Total Futeblog

I enrolled in Duke’s Soccer Politics class in hopes of learning enough about football to fully understand and appreciate why the world goes nuts every four years. My high profile soccer career consisted of one season on the youth league in my town as a gifted 7 year old. My golden highlight: faking an injury and eating oranges on the sideline.

 

I was thrilled when I finally discovered a blog where someone as soccer-illiterate as me felt included. It’s interesting, informative, and provides details specifically to prepare its readers for the upcoming 2014 World Cup in Brazil. The article content is varied such that it is accessible for both soccer beginners (like me!) and intense football fanatics.

 

Total Futeblog is a sub-blog from author Christopher Doben’s main soccer blog, Total Footblog. Doben is a freelance consultant, copywriter, and journalist. His original blog Total Footblog took off after its humble beginnings in July 2010. The detailed accounts regarding his experiences at the 2010 World Cup in South Africa grew into what Doben considers a “surprisingly sexy” soccer magazine. Unfortunately, Doben closed the blog in December 2012. Thankfully for me, he began blogging again for the sole purpose of updating his readers on match results, anecdotes, and any pertinent specifics for brave souls planning on making the pilgrimage to the World Cup in Brazil, which Doben intends on attending. (Only his 7th World Cup… No big deal.) Each post is thorough, well researched, and a little bit on the longer side, about 1500 words.

 

Even though Doben is American, his passion for soccer rivals fanatics in Europe or South America, and he writes to entertain and inform audiences from all over the world. To deter any knit-picky American critics, Doben clearly states his views on American’s resistance to the universal football semantics:

 There is also a school of thought that spends an inordinate amount of time and energy trying to Americanize the way we speak about the sport. They want me to say soccer instead of football, game instead of match, field instead of pitch, and uniform instead of kit.

In fact, only about half of the blog’s readers are American, thus he aims to write entries that cover all countries, with only a slight emphasis on anything American (especially now that the United States has qualified!).

 

In addition to thorough and comprehensive articles, Doben’s writing style is highly amusing. Some of my favorite examples include:

I had to endure some dingleberry singing an extended version of God Bless America

-Doben’s only complaint about the U.S. Men’s National team’s qualification

 

JabulaniDicksBalls

image source: Christopher Doben

-Doben’s article concerning Jubilani Balls and their negative effects on players’ performances during the 2010 World Cup

 

After perusing most of the articles he’s posted so far, I would definitely recommend Everything You Ever Wanted to Know About the World Cup. This article describes everything from what “FIFA” stands for, to advice in purchasing match tickets and lodging, to the ongoing struggles and protests in Brazil. He brings up concerns regarding the gross overspending by the Brazilian government on new stadiums and public transportation (which isn’t expected to be completed in time for the World Cup). I gained a more thorough understanding of how the World Cup qualifiers work, and how the circumstances in Brazil make the World Cup even more important.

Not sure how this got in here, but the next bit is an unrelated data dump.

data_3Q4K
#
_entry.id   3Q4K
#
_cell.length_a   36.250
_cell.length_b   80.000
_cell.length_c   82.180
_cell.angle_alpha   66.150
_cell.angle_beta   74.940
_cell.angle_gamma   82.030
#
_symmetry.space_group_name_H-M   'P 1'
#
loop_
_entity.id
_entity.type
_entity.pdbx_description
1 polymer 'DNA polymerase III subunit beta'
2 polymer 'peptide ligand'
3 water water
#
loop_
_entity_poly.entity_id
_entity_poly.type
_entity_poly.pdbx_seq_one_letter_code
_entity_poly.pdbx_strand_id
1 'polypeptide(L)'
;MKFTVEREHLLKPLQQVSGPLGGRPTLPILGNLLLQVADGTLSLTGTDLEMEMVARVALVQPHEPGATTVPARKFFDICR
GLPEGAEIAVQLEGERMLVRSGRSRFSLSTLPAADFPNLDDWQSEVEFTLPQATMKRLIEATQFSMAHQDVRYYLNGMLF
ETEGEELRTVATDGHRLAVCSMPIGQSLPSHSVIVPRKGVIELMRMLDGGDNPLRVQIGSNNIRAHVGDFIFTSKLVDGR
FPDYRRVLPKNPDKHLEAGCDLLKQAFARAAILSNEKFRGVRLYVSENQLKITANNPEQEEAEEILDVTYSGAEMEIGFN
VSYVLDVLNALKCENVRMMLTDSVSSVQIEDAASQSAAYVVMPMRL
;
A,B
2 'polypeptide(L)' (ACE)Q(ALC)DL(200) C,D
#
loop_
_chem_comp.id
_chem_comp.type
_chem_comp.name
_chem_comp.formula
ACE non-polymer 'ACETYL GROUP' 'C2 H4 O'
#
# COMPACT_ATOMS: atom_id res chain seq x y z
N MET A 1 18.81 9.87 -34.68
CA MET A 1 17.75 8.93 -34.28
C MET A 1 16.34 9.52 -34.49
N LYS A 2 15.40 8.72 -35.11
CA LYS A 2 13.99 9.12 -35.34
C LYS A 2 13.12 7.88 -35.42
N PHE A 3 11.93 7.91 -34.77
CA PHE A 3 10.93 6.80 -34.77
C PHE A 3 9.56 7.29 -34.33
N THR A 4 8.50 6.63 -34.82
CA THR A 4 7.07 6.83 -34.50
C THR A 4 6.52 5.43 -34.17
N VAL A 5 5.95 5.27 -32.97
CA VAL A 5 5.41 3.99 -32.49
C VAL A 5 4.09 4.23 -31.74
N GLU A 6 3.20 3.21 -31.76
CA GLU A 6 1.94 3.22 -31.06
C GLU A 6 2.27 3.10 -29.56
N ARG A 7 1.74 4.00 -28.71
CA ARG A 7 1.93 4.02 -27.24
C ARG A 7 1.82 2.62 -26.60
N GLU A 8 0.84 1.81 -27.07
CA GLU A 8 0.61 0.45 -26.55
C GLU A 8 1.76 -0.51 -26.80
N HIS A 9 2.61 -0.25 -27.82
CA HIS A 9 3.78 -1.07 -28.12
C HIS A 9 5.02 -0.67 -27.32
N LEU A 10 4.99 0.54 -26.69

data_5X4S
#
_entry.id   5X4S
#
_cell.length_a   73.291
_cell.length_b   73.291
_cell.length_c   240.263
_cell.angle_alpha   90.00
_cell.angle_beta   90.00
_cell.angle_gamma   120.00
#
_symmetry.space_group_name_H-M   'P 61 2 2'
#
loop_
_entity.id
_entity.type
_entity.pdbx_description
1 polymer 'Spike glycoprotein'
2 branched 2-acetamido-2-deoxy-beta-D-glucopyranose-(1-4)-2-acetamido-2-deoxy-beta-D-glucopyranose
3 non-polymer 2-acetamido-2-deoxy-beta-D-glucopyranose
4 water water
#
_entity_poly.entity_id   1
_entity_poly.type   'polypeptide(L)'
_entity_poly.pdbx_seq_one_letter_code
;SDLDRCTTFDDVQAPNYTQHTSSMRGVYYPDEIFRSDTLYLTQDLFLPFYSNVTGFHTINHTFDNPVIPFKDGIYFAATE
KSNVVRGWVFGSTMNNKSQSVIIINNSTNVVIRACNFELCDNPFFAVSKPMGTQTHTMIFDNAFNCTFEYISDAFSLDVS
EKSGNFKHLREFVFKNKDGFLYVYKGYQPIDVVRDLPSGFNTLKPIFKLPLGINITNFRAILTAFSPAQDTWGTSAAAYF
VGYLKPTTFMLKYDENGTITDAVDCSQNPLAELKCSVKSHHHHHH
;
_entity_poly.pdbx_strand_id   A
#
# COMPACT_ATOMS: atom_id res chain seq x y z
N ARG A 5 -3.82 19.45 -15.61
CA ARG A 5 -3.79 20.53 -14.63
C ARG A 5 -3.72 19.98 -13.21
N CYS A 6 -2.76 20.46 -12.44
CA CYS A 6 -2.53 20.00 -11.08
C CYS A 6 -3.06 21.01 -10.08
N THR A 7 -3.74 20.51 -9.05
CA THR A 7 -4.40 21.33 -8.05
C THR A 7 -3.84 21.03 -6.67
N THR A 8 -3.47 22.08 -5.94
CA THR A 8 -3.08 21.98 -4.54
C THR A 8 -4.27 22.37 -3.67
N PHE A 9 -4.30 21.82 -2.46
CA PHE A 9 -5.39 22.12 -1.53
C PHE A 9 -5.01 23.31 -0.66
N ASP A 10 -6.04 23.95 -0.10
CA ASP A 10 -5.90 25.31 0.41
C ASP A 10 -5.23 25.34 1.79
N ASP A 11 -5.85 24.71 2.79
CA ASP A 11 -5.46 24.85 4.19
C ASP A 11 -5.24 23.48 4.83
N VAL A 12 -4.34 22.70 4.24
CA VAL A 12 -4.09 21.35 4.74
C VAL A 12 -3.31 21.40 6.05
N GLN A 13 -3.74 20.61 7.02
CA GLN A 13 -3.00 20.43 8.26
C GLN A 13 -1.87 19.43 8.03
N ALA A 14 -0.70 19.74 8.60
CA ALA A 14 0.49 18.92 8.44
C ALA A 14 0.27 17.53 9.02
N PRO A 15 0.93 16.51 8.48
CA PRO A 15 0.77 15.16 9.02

Qualifiers: Welcome to Ticos Town is one of a series of articles that nicely summarize the most recent qualifying matches. Previous to taking this class, I put zero thought into the actual process of qualification for the World Cup. Doben nicely organizes important matches from the various FIFA Confederations. He lays out who has earned a spot in their respective confederation and who still has a chance for a remaining one. Also, who knew that out of the recent 25 matches in the UEFA, eight red cards were issued? Wow.

 

Another post that I really appreciated was The Cape Verde Saga & A Boy Named Nsue. The little country that could, Cape Verde Islands, beat Tunisia 2-0 to qualify a few days ago. If we back up a match, Cape Verde lost to Equatorial Guinea on March 24th, but was propelled to first place by default after FIFA disqualified Equatorial Guinea for fielding an ineligible player. Emilio Nsue, a Spanish-born player, failed to declare his dual-citizenship in Equatorial Guinea before his 21st birthday. Ends up, Cape Verde Islands also fielded an ineligible player in their match versus Tunisia. Fernando Varela just needed to sit out two more matches after his red card from the same game versus Equatorial Guinea on March 24th!

 

The World Cup is more than just matches, winners, and losers. There are histories, rivalries, and stories. Doben does more than just report the facts; he analyzes, informs, and makes connections. If these types of articles seem interesting to you, definitely check it out! I will most definitely be following his blog for the next few months, so if I can, you should too.

 

 

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